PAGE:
The Lady in the Van

Movie review by
Sandie Angulo Chen, Common Sense Media
The Lady in the Van Movie Poster Image
Maggie Smith is unforgettable in (mostly) true dramedy.
  • PG-13
  • 2015
  • 104 minutes

Parents say

age 14+
Based on 2 reviews

Kids say

age 12+
Based on 3 reviews

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We think this movie stands out for:

A lot or a little?

The parents' guide to what's in this movie.

Positive Messages

Messages about the importance of friendship, compassion, the knowledge that everyone has an inner life (and a back story that's not always apparent to others), and the idea that some people want to help others in the abstract but just aren't up for it in the day to day. 

Positive Role Models & Representations

Alan lets Mary park in his driveway and use his lavatory when so many others would rather she went away. The two keep an eye on each other and have an untraditional friendship. Mary clearly has a fascinating back story, but no one seems to know the "real" her.


Two potentially disturbing scenes: As the film opens, a bicyclist crashes into a van and falls down dead with a bloody head wound (this scene is repeated later in the film); later, a dead character is shown peacefully "asleep."


Alan subtly flirts with younger men, some of whom "visit" at night, but no sex or even kissing is shown.


A couple of uses of "f--king" and a few British curses like "bloody," "bleeding," "sodding," and "sod off."


Bedford van.

Drinking, Drugs & Smoking

Adults toast at a dinner/get together.

What parents need to know

Parents need to know that The Lady in the Van is an adaptation of English playwright/author/actor Alan Bennett's diary, memoir, and play about his unusual friendship with Mary Shepherd, an elderly homeless woman who convinced him to let her park her ramshackle van in his London driveway ... for 15 years. Directed by Bennett's friend and longtime artistic collaborator, Nicholas Hytner, and starring Maggie Smith (who also played Mary in the play and TV versions of the story), the movie is an appealing tale of a unique inter-generational friendship. There are a couple of brief shots of a dead body (one bloody, one peaceful) and some subtle allusions to Alan's amorous late-night visits from younger men (though not even kissing is shown), as well as an uncharacteristic utterance of the expletive "f--king." Otherwise, this is a character study and relationship drama about how sometimes the unlikeliest people can change your life.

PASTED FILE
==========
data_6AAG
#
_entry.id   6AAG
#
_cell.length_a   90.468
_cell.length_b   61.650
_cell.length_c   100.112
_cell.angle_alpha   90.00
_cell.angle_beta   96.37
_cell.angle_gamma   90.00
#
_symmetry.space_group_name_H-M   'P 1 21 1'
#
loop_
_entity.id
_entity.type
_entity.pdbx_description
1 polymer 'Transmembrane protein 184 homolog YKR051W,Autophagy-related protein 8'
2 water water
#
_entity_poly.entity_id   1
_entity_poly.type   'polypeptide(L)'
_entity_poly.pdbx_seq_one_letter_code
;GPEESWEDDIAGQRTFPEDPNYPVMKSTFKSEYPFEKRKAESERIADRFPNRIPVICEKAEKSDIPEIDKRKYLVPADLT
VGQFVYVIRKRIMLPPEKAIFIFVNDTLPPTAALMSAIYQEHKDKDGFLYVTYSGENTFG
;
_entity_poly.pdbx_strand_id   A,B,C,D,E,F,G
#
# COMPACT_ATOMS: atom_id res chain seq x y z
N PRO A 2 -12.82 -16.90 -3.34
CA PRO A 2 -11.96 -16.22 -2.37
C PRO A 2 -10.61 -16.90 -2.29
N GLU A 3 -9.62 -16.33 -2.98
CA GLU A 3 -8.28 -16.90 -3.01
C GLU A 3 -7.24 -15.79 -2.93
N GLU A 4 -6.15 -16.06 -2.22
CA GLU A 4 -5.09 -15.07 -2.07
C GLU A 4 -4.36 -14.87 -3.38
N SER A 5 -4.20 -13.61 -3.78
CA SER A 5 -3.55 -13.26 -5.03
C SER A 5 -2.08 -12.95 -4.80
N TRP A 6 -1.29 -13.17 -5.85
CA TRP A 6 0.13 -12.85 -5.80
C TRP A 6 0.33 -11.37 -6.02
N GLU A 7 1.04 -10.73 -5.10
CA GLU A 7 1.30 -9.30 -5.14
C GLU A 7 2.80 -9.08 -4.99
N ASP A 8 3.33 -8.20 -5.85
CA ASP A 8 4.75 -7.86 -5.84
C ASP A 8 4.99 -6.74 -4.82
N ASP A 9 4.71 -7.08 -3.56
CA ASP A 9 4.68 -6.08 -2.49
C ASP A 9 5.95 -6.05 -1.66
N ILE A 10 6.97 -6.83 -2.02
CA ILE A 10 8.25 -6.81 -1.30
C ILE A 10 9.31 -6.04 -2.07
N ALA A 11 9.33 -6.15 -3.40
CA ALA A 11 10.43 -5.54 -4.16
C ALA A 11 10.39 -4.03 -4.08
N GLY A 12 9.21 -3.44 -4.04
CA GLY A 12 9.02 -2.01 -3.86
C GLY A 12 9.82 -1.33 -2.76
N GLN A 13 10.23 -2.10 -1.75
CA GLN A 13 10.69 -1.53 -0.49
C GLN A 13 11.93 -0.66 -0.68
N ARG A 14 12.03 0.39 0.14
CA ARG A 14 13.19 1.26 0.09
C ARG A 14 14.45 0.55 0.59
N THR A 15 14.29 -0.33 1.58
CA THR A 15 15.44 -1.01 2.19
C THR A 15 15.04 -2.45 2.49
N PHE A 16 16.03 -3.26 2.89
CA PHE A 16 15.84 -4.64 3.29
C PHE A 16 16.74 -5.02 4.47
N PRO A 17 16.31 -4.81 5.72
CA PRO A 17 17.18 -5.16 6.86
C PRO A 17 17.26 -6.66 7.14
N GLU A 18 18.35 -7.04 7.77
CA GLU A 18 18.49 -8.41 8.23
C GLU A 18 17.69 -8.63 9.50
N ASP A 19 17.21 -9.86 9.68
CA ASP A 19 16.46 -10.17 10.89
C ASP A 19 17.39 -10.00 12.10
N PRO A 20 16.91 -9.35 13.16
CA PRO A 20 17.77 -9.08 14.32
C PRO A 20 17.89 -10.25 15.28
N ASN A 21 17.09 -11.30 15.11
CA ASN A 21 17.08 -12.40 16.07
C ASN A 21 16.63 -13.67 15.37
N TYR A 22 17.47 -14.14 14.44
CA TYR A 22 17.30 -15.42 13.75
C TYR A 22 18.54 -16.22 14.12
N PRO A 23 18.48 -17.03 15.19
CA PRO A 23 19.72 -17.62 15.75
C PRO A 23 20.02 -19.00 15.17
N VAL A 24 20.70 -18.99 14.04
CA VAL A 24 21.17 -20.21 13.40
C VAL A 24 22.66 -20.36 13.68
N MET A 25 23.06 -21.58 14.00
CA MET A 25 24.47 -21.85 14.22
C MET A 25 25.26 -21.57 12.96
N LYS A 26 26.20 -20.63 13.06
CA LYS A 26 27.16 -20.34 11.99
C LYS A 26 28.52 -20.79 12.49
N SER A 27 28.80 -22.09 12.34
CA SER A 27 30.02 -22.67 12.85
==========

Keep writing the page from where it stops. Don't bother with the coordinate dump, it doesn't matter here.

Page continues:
User Reviews

  • Parents say
  • Kids say
Parent of a 6-year-old Written byCinnamonJoy August 1, 2018

Misleading trailer leads to disappointment

The language warning given in the other parent review here is excessive in my opinion. There's one use of "f***ing" (which was altered to "b... Continue reading
Adult Written byLinda L. August 30, 2017
Awesome for kids but not appropriate for kids who cant handle bad bad language
Teen, 13 years old Written byGman29 July 15, 2020

Watch this MOVIE NOW!!

If you want to watch a movie, just go for The Lady In the van. It's wonderful. You won't regret it. It's a true story about a homeless lady, bu... Continue reading
Teen, 15 years old Written byAkkora August 19, 2017

Very funny

Great performance by Maggie Smith, very funny but with a handful of f-words! All for comedy purposes though.